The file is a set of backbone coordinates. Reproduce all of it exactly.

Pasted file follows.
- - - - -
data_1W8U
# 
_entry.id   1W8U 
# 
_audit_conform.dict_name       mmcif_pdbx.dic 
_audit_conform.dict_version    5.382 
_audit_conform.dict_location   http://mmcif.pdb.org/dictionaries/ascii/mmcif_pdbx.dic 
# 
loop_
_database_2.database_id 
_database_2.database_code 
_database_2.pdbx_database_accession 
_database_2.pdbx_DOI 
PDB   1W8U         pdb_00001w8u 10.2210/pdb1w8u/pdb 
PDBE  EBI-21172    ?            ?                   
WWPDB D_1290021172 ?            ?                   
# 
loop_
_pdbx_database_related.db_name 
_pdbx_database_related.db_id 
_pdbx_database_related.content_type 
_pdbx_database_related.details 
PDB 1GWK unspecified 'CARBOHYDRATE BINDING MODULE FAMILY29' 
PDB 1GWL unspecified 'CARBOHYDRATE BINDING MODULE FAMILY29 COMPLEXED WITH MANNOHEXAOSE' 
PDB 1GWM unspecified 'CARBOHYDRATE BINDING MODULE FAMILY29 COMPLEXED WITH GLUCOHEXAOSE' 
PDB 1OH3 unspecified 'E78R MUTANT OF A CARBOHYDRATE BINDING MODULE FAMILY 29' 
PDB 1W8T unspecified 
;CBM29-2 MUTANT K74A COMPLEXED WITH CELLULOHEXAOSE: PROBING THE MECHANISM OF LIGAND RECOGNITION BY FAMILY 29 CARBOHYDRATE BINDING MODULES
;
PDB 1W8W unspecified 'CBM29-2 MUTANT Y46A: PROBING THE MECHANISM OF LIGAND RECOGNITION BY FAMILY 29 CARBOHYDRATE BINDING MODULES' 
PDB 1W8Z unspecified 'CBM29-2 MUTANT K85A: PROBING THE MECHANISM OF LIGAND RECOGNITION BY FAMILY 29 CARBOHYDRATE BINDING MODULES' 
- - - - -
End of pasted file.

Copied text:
data_1W8U
# 
_entry.id   1W8U 
# 
_audit_conform.dict_name       mmcif_pdbx.dic 
_audit_conform.dict_version    5.382 
_audit_conform.dict_location   http://mmcif.pdb.org/dictionaries/ascii/mmcif_pdbx.dic 
# 
loop_
_database_2.database_id 
_database_2.database_code 
_database_2.pdbx_database_accession 
_database_2.pdbx_DOI 
PDB   1W8U         pdb_00001w8u 10.2210/pdb1w8u/pdb 
PDBE  EBI-21172    ?            ?                   
WWPDB D_1290021172 ?            ?                   
# 
loop_
_pdbx_database_related.db_name 
_pdbx_database_related.db_id 
_pdbx_database_related.content_type 
_pdbx_database_related.details 
PDB 1GWK unspecified 'CARBOHYDRATE BINDING MODULE FAMILY29' 
PDB 1GWL unspecified 'CARBOHYDRATE BINDING MODULE FAMILY29 COMPLEXED WITH MANNOHEXAOSE' 
PDB 1GWM unspecified 'CARBOHYDRATE BINDING MODULE FAMILY29 COMPLEXED WITH GLUCOHEXAOSE' 
PDB 1OH3 unspecified 'E78R MUTANT OF A CARBOHYDRATE BINDING MODULE FAMILY 29' 
PDB 1W8T unspecified 
;CBM29-2 MUTANT K74A COMPLEXED WITH CELLULOHEXAOSE: PROBING THE MECHANISM OF LIGAND RECOGNITION BY FAMILY 29 CARBOHYDRATE BINDING MODULES
;
PDB 1W8W unspecified 'CBM29-2 MUTANT Y46A: PROBING THE MECHANISM OF LIGAND RECOGNITION BY FAMILY 29 CARBOHYDRATE BINDING MODULES' 
PDB 1W8Z unspecified 'CBM29-2 MUTANT K85A: PROBING THE MECHANISM OF LIGAND RECOGNITION BY FAMILY 29 CARBOHYDRATE BINDING MODULES' 